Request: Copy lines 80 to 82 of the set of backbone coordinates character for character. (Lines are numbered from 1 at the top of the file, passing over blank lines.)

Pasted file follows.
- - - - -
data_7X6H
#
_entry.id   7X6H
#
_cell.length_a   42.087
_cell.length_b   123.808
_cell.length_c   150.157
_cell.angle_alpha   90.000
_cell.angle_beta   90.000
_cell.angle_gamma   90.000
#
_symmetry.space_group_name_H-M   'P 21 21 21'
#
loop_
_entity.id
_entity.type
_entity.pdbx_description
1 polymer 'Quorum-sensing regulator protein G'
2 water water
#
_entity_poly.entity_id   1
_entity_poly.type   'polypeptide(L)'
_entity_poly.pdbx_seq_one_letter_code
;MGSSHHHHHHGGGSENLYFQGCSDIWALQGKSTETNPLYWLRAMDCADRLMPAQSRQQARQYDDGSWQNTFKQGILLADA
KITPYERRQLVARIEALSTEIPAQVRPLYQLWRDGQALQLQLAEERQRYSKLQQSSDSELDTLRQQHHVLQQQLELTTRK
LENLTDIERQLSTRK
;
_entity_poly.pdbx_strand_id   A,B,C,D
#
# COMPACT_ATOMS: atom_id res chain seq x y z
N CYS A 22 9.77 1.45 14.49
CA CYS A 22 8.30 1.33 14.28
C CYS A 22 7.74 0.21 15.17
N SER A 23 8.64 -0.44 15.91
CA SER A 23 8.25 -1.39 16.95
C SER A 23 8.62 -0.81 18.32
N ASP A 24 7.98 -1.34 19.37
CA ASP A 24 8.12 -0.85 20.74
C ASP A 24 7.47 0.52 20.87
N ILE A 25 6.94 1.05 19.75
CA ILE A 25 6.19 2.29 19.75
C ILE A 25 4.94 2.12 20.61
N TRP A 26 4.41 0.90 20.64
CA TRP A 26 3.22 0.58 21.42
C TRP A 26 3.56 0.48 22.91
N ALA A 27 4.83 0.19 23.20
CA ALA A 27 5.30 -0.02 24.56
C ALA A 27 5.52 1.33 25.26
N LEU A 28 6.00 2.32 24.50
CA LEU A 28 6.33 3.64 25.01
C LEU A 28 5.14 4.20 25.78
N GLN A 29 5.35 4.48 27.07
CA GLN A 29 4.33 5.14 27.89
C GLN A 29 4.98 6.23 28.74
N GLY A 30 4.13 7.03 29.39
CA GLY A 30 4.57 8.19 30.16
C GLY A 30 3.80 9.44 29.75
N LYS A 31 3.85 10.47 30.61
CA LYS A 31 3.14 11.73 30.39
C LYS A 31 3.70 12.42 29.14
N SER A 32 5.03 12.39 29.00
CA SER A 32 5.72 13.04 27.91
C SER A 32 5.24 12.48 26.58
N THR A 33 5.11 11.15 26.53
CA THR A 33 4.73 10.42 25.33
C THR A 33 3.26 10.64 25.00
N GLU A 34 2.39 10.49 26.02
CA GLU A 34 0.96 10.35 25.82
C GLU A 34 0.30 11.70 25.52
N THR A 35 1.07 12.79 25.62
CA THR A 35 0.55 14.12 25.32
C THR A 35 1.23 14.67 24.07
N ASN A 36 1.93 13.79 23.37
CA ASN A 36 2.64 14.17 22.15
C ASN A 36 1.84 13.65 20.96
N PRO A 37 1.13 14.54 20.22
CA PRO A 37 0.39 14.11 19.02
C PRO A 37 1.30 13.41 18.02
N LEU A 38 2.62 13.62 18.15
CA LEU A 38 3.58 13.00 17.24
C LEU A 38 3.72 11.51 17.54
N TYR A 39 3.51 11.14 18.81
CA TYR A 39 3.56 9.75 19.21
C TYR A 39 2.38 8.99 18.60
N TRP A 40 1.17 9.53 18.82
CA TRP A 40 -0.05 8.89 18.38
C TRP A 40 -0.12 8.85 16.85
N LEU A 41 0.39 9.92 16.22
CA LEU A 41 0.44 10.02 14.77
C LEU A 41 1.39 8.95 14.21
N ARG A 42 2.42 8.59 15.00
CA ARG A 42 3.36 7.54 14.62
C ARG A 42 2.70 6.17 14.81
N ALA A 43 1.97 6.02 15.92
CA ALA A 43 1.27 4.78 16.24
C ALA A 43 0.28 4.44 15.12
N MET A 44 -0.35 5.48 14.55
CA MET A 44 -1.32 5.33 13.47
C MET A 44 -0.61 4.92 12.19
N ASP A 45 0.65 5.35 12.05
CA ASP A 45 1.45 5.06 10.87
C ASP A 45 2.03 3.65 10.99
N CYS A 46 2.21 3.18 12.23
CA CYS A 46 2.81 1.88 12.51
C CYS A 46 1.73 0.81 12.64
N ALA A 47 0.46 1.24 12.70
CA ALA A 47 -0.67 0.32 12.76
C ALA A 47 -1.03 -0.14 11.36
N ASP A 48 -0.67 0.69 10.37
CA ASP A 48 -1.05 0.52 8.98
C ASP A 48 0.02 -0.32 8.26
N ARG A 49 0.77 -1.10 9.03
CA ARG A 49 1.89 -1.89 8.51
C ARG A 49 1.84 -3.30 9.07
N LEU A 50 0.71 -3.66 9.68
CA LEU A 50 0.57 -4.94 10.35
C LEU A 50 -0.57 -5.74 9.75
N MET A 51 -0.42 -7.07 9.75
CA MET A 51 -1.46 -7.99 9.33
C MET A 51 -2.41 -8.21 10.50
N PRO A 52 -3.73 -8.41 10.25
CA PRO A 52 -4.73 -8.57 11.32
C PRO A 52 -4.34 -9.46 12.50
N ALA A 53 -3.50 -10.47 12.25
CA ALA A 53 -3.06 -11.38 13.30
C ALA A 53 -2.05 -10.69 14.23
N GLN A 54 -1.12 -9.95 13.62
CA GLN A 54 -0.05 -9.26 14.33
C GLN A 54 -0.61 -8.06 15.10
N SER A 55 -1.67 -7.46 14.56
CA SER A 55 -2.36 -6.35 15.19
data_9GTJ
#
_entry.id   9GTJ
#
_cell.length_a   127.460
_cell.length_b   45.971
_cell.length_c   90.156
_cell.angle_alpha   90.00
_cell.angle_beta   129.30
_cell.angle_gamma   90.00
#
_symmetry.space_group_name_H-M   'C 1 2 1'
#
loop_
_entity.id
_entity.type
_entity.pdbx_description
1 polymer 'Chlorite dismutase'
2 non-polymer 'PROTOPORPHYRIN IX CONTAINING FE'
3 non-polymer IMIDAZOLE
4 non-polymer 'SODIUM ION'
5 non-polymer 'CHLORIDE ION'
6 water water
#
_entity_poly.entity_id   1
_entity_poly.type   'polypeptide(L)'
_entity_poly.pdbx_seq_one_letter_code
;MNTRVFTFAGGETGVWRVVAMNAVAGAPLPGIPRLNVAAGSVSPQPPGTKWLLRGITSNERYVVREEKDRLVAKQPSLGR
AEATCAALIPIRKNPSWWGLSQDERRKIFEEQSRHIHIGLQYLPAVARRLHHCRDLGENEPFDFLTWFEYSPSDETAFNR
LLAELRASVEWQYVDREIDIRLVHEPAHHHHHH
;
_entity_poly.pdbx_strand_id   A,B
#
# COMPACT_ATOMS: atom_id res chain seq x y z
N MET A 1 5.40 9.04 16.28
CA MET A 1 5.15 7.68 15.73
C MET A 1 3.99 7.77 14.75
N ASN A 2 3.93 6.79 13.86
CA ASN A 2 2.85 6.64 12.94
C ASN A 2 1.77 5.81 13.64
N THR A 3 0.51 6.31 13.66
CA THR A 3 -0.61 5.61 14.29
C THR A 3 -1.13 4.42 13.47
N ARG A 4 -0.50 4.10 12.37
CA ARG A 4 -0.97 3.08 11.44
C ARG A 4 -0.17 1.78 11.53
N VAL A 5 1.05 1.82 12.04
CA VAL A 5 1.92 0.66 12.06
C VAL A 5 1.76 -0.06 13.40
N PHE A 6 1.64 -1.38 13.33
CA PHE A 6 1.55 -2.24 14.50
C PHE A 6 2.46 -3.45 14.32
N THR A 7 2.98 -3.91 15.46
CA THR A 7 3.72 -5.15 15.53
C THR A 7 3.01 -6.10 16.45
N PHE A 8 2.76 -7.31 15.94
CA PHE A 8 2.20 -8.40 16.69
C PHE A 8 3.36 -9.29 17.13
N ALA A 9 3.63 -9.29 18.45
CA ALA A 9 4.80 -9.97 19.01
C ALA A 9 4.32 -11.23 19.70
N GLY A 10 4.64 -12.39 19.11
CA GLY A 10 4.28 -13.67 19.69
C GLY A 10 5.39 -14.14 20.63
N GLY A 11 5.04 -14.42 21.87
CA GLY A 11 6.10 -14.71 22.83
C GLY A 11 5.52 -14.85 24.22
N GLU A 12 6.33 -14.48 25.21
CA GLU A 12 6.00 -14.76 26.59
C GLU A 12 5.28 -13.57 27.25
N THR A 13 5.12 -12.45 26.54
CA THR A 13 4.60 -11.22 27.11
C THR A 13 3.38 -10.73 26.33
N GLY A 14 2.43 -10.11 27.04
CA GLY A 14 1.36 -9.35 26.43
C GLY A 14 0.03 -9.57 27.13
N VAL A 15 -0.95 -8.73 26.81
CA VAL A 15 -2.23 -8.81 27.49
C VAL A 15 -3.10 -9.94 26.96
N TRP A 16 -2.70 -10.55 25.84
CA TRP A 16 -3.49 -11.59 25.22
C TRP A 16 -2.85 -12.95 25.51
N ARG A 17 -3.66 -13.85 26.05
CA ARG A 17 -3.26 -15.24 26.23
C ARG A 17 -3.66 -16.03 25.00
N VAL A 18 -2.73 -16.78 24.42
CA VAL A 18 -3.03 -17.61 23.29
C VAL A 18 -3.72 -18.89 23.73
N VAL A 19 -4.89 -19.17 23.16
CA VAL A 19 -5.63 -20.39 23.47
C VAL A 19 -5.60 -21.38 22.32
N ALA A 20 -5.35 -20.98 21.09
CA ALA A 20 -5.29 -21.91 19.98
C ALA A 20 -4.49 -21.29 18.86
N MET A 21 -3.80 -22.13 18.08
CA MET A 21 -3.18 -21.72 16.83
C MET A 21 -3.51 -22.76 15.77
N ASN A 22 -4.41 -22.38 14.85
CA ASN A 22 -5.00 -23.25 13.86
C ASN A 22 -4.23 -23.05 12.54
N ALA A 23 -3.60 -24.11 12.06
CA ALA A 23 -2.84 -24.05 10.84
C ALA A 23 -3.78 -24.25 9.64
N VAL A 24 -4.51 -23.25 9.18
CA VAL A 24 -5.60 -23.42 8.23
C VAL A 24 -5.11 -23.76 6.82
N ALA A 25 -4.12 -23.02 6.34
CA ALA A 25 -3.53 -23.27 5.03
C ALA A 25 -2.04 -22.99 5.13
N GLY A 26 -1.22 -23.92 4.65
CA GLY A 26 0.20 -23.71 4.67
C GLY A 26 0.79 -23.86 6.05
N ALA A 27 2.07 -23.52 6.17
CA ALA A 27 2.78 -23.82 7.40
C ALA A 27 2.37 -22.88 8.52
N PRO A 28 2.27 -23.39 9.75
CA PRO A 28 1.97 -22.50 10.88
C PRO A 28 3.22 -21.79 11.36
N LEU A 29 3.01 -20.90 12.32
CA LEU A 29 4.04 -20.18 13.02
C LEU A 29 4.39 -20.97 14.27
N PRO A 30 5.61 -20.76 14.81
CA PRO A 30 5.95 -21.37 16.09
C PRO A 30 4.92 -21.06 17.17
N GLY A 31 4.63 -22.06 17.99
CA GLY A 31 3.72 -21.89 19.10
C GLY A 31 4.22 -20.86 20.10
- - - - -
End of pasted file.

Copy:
CA LEU A 38 3.58 13.00 17.24
C LEU A 38 3.72 11.51 17.54
N TYR A 39 3.51 11.14 18.81